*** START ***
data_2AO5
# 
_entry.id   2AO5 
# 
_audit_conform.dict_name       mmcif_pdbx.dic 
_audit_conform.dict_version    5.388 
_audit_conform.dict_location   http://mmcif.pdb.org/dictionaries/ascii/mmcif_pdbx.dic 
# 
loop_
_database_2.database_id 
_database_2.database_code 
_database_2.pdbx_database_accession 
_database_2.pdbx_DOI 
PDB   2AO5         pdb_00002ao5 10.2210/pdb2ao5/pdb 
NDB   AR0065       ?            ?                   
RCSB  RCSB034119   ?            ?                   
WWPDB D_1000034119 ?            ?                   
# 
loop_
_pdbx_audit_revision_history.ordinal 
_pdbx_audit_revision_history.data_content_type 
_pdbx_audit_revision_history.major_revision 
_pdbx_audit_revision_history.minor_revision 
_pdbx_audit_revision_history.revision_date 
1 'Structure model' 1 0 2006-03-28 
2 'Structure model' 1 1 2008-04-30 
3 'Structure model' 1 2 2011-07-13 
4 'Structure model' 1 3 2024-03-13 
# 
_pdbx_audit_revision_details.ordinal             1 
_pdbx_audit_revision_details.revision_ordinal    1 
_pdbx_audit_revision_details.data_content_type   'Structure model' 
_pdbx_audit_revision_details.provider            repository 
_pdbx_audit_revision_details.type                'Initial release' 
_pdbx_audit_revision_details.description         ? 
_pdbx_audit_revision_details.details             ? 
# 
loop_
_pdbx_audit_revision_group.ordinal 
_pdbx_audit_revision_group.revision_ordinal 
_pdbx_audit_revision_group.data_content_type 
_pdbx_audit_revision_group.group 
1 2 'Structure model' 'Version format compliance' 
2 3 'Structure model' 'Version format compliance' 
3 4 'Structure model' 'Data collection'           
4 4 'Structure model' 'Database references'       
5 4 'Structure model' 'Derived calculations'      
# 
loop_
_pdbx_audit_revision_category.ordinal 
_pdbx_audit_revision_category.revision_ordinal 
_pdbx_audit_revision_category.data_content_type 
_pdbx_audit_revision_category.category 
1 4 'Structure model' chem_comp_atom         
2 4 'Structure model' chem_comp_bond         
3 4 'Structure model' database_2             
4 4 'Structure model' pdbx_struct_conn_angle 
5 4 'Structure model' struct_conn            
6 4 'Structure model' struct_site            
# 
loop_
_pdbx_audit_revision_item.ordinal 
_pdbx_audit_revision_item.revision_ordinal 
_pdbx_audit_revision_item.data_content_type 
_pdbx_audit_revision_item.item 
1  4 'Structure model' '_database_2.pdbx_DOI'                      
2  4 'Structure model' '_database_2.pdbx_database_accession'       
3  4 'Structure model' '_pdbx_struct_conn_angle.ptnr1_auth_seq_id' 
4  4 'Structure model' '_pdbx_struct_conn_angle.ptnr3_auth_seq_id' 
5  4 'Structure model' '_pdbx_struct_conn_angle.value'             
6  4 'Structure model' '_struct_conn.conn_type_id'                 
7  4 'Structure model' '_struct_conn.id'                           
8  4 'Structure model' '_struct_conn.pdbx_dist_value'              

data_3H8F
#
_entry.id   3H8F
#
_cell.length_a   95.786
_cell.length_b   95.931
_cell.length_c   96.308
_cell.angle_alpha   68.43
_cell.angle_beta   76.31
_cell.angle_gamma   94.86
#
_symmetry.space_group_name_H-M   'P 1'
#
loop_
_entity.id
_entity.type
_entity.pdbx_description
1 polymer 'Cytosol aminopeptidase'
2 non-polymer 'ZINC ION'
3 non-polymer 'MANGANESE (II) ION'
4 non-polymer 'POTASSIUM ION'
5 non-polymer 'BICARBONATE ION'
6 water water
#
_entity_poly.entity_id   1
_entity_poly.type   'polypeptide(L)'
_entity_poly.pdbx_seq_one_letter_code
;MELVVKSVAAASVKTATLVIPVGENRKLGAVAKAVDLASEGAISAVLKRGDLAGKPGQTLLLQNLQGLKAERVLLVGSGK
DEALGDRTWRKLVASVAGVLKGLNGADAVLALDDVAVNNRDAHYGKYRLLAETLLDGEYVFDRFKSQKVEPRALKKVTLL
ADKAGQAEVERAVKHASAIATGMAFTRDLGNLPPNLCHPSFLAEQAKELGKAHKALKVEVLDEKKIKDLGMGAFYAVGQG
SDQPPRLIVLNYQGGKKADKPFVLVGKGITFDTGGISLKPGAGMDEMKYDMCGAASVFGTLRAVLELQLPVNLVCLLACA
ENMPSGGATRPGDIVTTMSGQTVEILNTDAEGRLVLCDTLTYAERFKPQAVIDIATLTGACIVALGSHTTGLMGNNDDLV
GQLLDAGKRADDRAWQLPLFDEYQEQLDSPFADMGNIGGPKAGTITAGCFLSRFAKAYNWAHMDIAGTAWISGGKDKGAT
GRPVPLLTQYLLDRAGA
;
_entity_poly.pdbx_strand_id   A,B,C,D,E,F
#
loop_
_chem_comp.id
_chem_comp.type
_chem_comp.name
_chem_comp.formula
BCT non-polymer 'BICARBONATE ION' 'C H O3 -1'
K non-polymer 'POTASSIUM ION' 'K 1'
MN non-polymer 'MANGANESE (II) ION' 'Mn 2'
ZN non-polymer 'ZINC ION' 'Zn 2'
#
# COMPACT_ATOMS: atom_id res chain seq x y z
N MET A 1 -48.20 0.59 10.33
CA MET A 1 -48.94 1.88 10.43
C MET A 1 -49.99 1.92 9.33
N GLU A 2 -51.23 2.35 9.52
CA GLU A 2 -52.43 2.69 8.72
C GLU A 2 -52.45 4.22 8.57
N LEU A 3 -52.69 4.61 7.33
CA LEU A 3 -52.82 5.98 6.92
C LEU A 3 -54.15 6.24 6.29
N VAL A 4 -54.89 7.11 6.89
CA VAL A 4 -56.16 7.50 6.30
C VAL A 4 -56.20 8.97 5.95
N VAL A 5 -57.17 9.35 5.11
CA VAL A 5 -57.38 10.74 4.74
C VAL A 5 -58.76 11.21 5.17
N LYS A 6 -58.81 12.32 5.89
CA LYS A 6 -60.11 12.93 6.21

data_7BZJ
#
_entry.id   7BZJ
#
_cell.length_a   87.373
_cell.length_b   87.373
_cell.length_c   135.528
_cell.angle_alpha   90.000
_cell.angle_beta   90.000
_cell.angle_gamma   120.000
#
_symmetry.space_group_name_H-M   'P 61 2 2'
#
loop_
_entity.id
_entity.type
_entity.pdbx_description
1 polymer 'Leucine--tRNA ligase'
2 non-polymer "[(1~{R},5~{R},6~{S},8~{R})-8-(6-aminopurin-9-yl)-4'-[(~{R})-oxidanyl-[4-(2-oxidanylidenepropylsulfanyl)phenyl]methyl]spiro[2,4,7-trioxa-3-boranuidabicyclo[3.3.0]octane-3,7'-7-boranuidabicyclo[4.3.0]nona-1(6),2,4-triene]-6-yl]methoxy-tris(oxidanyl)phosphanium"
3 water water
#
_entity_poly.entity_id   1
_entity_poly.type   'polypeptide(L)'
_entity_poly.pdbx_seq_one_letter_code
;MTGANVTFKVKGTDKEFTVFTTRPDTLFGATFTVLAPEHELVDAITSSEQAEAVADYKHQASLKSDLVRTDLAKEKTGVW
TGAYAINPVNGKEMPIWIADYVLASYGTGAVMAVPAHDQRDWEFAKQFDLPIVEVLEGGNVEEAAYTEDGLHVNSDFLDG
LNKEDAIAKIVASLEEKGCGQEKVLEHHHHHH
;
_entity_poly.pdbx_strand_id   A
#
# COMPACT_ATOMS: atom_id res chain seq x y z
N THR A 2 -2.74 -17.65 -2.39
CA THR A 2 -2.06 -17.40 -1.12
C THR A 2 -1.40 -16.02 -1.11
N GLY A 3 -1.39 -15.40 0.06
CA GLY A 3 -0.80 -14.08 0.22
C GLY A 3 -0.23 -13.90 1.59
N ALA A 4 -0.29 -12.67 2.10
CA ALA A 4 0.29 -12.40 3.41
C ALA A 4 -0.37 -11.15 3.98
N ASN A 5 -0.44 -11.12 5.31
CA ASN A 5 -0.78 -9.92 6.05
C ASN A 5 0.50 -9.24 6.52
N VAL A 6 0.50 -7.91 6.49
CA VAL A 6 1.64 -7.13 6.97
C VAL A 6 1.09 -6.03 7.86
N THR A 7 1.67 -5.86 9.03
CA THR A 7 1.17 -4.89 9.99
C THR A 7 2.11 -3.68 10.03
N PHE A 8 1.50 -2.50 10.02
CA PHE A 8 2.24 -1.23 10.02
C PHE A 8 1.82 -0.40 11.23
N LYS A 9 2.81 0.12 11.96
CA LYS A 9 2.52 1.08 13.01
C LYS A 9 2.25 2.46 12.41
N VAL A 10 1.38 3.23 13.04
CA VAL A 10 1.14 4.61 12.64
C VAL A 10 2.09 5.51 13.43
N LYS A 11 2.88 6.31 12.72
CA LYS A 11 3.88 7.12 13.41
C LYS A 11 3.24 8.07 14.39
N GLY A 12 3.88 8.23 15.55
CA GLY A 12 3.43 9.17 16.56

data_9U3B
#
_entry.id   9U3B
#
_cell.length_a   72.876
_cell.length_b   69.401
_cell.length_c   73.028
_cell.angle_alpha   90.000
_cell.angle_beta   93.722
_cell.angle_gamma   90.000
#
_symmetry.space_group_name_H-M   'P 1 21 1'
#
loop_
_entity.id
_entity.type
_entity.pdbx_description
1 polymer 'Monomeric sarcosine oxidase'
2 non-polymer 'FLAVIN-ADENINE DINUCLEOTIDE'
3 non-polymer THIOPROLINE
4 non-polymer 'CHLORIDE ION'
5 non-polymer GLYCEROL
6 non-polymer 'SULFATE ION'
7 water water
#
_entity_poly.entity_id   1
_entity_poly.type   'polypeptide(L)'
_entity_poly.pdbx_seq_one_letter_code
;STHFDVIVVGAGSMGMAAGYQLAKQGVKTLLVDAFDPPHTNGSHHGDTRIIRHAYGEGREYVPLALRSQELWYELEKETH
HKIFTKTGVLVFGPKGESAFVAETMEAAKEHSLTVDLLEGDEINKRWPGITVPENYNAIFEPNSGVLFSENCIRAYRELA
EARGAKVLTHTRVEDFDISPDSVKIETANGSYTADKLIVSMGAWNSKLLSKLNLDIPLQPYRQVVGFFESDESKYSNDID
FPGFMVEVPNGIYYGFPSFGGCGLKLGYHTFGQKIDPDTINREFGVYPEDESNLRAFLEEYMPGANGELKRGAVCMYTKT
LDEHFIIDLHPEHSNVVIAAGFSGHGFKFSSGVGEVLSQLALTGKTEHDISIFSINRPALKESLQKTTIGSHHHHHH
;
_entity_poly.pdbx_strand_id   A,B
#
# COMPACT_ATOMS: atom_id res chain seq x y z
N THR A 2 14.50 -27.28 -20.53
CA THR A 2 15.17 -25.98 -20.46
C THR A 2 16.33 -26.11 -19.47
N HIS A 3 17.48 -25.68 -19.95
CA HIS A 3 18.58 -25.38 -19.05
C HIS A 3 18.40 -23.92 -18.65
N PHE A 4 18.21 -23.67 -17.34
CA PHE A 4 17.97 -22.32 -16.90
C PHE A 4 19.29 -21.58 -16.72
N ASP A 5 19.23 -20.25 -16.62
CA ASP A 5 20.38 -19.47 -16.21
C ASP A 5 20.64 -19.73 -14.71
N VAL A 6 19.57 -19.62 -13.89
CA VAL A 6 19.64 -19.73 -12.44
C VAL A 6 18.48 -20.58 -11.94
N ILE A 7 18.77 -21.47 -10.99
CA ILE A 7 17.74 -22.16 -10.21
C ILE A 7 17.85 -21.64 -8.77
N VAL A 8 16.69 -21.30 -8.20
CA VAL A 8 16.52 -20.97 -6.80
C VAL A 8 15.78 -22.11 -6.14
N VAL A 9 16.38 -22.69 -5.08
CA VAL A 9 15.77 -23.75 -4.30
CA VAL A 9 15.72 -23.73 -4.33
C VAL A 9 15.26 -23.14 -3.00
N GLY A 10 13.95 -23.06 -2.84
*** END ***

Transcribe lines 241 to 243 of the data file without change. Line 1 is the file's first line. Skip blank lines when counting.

C THR A 2 16.33 -26.11 -19.47
N HIS A 3 17.48 -25.68 -19.95
CA HIS A 3 18.58 -25.38 -19.05